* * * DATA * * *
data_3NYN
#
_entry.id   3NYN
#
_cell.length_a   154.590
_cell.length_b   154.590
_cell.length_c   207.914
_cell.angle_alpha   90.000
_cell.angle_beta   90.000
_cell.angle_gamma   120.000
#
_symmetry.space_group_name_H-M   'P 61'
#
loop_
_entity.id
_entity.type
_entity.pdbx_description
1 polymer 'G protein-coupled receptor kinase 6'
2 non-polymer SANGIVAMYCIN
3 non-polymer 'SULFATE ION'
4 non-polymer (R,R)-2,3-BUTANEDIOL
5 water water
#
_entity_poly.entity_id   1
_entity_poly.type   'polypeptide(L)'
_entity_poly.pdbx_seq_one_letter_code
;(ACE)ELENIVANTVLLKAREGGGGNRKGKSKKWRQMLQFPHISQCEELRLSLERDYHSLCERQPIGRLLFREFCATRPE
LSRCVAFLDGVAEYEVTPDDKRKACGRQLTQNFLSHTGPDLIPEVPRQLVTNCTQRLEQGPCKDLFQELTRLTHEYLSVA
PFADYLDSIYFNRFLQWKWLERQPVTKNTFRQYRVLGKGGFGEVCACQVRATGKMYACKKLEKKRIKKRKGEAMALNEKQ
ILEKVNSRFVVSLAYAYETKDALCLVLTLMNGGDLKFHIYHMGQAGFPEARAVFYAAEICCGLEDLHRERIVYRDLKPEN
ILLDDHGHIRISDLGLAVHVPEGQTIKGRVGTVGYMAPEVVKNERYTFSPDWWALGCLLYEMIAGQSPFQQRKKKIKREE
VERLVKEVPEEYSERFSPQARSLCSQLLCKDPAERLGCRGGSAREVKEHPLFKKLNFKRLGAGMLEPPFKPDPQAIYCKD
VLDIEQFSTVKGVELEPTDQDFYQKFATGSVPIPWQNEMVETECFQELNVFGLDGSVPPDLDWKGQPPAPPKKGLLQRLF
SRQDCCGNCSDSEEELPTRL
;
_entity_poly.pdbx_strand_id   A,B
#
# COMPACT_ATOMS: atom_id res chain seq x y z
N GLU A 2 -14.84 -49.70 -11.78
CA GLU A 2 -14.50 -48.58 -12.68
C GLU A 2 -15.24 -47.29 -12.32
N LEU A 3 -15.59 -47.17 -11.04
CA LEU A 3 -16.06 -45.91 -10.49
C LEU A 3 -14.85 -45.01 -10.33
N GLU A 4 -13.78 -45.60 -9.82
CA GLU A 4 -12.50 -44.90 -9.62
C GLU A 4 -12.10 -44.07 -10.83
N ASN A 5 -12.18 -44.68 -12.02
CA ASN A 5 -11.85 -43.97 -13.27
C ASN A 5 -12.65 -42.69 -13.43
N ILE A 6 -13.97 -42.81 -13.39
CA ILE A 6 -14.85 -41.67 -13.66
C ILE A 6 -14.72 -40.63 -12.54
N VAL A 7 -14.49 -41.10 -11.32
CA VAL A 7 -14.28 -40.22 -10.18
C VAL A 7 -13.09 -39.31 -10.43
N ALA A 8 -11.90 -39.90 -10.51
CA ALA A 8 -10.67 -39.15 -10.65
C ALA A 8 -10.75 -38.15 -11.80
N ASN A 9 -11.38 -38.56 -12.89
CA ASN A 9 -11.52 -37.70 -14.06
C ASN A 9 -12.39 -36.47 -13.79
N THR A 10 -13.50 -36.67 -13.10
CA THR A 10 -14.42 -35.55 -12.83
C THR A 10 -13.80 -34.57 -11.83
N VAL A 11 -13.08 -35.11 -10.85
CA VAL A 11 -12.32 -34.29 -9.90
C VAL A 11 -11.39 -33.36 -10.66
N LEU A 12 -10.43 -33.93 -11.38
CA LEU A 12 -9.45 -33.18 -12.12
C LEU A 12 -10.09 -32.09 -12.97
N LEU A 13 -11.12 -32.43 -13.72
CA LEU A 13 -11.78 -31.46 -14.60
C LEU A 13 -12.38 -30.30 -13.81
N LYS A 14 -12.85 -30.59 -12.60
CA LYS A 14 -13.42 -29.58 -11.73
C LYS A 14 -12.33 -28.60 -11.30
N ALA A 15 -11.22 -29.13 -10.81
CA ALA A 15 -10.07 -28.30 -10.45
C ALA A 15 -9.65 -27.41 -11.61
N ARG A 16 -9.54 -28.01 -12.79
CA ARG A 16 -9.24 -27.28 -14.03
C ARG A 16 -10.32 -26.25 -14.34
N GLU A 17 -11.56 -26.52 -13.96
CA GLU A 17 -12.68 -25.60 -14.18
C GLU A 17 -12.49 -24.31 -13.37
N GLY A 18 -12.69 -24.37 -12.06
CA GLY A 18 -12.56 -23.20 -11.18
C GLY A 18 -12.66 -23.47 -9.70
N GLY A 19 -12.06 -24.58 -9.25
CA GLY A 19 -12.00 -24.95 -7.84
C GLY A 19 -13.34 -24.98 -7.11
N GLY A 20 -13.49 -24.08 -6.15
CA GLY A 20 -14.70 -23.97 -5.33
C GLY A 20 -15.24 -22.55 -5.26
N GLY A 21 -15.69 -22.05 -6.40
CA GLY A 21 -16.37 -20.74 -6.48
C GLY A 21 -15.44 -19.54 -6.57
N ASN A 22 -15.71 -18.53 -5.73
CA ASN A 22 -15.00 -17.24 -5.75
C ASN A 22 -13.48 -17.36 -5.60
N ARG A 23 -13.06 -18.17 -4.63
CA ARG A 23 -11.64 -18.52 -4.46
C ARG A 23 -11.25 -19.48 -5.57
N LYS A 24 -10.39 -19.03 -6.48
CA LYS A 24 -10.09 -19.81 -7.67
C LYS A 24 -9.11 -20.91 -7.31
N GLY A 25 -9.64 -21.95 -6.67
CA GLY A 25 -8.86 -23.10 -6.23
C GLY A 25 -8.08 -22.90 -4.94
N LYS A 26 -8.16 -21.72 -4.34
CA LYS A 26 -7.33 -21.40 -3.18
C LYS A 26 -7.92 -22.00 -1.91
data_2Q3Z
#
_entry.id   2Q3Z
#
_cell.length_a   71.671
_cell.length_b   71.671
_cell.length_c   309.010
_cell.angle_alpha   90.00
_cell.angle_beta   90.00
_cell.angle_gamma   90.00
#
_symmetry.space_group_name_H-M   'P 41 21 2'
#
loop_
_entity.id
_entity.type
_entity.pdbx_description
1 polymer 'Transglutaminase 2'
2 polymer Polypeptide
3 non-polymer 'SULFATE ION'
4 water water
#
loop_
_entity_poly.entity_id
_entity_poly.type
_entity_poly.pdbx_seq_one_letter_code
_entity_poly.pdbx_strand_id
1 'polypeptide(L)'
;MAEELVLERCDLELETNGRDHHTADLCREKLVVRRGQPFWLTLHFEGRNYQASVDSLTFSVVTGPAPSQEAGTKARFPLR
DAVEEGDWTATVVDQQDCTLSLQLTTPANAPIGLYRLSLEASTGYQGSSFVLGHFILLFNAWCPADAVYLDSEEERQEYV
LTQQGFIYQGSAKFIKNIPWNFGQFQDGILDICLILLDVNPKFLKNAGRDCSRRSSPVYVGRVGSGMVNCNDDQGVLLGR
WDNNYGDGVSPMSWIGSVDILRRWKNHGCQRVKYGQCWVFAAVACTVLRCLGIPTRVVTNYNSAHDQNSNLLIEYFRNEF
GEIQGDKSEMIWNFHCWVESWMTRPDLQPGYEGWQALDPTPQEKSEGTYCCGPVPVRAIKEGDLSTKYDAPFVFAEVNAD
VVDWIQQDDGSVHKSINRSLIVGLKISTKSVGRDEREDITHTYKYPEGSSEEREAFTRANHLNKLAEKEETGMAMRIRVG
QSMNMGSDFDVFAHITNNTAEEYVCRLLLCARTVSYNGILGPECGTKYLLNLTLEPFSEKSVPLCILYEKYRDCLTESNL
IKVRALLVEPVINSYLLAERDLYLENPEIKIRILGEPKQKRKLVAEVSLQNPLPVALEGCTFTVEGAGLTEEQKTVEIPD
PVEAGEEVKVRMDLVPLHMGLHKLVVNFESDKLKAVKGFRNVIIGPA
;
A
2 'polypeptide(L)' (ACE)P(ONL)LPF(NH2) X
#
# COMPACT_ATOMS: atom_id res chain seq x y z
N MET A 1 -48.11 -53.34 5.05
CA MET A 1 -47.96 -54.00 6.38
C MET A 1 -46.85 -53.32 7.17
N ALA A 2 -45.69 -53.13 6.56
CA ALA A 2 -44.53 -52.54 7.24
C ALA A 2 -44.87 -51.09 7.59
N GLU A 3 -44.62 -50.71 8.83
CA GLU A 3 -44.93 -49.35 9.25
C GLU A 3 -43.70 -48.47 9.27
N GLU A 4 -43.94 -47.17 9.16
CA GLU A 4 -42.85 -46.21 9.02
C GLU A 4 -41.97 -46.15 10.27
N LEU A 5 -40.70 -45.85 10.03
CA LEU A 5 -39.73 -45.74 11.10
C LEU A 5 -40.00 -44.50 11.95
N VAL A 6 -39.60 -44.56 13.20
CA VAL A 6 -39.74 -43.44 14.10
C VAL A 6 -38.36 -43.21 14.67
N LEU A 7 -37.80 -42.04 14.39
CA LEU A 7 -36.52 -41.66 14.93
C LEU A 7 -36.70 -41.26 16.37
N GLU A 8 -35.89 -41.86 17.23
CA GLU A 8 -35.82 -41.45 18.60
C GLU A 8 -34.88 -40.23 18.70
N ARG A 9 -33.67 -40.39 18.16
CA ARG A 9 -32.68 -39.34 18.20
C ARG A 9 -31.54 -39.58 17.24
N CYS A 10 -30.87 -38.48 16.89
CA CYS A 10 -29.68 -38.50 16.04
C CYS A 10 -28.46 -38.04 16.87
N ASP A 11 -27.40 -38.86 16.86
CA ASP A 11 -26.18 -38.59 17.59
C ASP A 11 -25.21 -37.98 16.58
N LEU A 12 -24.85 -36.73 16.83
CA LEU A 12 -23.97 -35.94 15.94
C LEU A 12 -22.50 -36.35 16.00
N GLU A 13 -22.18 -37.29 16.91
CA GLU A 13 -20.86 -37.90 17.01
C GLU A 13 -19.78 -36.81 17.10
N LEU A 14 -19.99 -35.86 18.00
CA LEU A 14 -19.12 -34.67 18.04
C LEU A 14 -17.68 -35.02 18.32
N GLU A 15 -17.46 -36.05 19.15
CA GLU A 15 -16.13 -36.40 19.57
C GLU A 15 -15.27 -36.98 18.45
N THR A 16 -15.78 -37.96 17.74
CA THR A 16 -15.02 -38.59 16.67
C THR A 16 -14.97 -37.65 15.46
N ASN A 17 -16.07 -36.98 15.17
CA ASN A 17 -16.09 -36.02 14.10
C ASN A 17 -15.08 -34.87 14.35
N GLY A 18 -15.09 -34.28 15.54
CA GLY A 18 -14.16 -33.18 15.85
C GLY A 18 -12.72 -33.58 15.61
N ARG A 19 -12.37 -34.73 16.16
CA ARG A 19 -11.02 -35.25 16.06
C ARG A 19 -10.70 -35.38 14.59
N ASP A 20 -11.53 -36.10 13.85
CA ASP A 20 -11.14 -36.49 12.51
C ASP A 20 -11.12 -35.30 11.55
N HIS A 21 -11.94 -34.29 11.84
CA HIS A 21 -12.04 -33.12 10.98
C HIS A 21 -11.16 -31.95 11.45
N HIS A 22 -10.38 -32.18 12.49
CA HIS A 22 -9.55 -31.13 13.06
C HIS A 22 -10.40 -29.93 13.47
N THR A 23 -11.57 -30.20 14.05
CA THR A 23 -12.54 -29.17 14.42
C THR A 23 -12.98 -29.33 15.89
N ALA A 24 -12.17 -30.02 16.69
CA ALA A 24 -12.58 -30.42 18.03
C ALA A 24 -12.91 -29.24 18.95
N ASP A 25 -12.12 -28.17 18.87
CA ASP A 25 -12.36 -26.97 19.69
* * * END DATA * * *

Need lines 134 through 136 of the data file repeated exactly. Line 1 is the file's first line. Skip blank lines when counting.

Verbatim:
4 water water
#
loop_